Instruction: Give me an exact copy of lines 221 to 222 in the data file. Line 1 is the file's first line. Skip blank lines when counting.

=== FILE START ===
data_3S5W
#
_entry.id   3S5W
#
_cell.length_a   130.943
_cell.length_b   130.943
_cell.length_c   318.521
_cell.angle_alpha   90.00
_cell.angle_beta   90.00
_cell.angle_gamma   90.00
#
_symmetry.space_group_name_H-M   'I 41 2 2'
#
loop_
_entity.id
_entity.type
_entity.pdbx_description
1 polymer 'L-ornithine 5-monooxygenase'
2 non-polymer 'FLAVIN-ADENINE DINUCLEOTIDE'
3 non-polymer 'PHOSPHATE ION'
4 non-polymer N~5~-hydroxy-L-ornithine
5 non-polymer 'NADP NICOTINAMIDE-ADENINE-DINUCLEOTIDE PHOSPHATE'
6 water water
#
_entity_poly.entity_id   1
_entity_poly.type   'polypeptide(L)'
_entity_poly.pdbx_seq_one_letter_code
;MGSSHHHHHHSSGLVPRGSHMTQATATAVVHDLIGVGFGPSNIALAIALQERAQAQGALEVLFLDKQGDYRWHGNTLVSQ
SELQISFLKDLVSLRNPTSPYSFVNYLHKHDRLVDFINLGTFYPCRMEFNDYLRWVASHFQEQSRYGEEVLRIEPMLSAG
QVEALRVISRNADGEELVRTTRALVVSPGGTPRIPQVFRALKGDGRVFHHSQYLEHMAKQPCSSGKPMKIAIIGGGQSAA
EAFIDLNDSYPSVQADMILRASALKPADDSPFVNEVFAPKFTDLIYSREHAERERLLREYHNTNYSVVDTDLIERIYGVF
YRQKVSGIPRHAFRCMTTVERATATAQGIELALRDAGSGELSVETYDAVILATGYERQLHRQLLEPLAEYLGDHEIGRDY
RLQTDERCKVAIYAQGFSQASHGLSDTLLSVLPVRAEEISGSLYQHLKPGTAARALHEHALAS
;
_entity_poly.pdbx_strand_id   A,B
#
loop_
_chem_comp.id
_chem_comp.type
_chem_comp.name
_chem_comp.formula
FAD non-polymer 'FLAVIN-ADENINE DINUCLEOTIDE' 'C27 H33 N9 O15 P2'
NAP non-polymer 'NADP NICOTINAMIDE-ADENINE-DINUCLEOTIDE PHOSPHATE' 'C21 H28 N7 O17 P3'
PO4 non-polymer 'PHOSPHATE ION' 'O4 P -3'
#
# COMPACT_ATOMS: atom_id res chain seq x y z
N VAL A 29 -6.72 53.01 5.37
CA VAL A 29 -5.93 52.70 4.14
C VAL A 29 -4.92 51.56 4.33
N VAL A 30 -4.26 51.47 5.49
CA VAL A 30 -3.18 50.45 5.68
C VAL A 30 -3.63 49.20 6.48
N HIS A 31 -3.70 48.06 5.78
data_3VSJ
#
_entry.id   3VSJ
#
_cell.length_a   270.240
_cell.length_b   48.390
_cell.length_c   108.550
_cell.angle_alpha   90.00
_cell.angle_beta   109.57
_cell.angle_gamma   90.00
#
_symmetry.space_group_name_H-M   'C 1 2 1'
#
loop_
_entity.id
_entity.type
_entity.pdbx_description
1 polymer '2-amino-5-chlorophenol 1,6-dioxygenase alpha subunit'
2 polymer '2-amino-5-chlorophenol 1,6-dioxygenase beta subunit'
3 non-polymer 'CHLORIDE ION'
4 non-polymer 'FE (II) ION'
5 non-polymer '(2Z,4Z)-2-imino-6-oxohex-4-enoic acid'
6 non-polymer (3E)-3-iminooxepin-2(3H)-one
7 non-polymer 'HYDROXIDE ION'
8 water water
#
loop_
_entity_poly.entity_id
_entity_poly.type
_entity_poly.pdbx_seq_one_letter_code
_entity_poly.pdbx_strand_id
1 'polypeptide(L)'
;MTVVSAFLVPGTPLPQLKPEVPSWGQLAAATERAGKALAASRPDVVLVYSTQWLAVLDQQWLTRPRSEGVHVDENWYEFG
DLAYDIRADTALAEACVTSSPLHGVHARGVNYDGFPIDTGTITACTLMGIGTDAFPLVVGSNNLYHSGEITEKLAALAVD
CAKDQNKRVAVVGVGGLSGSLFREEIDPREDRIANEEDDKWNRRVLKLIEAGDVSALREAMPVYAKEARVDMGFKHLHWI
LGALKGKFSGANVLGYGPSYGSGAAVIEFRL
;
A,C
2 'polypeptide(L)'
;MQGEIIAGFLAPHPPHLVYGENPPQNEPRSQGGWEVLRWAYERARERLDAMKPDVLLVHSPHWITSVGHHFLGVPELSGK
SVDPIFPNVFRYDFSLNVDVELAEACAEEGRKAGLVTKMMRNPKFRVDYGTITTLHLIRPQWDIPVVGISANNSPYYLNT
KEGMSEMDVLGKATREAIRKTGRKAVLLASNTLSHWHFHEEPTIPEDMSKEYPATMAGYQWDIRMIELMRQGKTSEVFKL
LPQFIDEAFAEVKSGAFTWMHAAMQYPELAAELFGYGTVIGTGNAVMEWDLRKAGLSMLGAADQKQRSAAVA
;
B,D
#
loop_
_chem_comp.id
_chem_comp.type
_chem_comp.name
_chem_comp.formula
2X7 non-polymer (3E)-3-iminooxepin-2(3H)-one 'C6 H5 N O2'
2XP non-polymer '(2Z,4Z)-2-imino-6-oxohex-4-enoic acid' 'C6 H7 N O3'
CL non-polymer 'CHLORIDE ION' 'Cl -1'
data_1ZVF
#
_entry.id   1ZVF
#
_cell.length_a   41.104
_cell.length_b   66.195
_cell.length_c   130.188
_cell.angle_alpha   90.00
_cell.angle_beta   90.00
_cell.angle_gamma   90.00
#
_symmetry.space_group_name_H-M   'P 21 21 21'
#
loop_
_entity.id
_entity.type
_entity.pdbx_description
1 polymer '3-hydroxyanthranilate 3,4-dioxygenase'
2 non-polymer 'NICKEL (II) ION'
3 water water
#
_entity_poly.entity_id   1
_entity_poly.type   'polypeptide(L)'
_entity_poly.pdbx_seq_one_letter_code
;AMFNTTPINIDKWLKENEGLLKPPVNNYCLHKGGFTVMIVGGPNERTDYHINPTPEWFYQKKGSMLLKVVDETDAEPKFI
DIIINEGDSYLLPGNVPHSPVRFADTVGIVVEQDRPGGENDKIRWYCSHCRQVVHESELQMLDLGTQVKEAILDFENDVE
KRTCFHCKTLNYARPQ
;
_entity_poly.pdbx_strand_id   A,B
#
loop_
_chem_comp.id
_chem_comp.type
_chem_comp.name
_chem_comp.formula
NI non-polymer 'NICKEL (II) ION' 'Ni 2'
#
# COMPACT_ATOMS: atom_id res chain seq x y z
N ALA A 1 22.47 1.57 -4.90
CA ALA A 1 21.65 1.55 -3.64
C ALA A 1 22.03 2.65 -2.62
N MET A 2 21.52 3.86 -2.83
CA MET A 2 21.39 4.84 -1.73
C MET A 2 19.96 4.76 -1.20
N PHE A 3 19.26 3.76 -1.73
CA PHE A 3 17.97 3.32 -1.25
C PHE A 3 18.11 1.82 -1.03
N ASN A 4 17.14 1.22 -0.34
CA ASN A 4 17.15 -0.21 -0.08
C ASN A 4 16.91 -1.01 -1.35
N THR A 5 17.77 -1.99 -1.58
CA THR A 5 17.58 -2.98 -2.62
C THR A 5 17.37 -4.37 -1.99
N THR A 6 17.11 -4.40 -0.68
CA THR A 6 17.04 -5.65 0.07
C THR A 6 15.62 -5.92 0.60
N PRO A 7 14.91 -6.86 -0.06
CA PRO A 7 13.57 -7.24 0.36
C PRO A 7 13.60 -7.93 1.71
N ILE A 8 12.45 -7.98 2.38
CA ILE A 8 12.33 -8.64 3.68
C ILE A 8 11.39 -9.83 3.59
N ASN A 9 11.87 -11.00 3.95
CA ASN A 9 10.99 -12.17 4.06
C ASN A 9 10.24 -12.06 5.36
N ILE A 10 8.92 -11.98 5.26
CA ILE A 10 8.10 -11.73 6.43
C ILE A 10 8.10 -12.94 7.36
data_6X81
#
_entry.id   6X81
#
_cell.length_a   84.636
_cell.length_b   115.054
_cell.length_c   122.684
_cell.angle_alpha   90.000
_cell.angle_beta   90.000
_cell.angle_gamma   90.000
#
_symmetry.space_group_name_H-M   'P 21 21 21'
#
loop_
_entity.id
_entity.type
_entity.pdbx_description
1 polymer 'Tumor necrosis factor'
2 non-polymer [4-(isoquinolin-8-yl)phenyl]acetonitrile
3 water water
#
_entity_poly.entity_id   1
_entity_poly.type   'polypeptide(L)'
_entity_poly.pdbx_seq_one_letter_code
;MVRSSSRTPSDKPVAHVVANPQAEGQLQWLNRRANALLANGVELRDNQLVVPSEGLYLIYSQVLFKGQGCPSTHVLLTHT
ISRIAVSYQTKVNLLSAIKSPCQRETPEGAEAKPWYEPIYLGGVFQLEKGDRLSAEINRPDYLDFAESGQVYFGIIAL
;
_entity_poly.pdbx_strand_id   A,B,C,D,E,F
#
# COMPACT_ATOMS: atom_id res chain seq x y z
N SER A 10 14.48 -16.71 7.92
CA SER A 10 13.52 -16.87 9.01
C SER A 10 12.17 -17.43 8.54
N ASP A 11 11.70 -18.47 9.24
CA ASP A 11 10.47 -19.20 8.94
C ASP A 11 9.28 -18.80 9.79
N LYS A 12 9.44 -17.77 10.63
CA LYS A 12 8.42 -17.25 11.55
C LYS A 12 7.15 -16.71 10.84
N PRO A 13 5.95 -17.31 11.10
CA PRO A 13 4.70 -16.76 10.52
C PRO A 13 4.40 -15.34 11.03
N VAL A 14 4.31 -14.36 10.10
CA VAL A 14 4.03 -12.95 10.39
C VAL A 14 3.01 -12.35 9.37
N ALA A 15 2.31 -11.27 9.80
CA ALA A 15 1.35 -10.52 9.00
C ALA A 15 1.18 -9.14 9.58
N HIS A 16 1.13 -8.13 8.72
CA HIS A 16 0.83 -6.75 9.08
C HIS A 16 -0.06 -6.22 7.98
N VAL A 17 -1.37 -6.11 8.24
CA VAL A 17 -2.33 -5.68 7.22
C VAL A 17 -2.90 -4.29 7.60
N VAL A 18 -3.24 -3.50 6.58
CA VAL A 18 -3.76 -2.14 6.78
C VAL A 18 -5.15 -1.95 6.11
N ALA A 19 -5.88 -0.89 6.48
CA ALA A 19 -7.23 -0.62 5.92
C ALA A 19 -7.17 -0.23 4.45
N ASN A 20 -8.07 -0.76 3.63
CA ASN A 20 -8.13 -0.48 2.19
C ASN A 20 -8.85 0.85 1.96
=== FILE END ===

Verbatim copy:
N ALA A 15 2.31 -11.27 9.80
CA ALA A 15 1.35 -10.52 9.00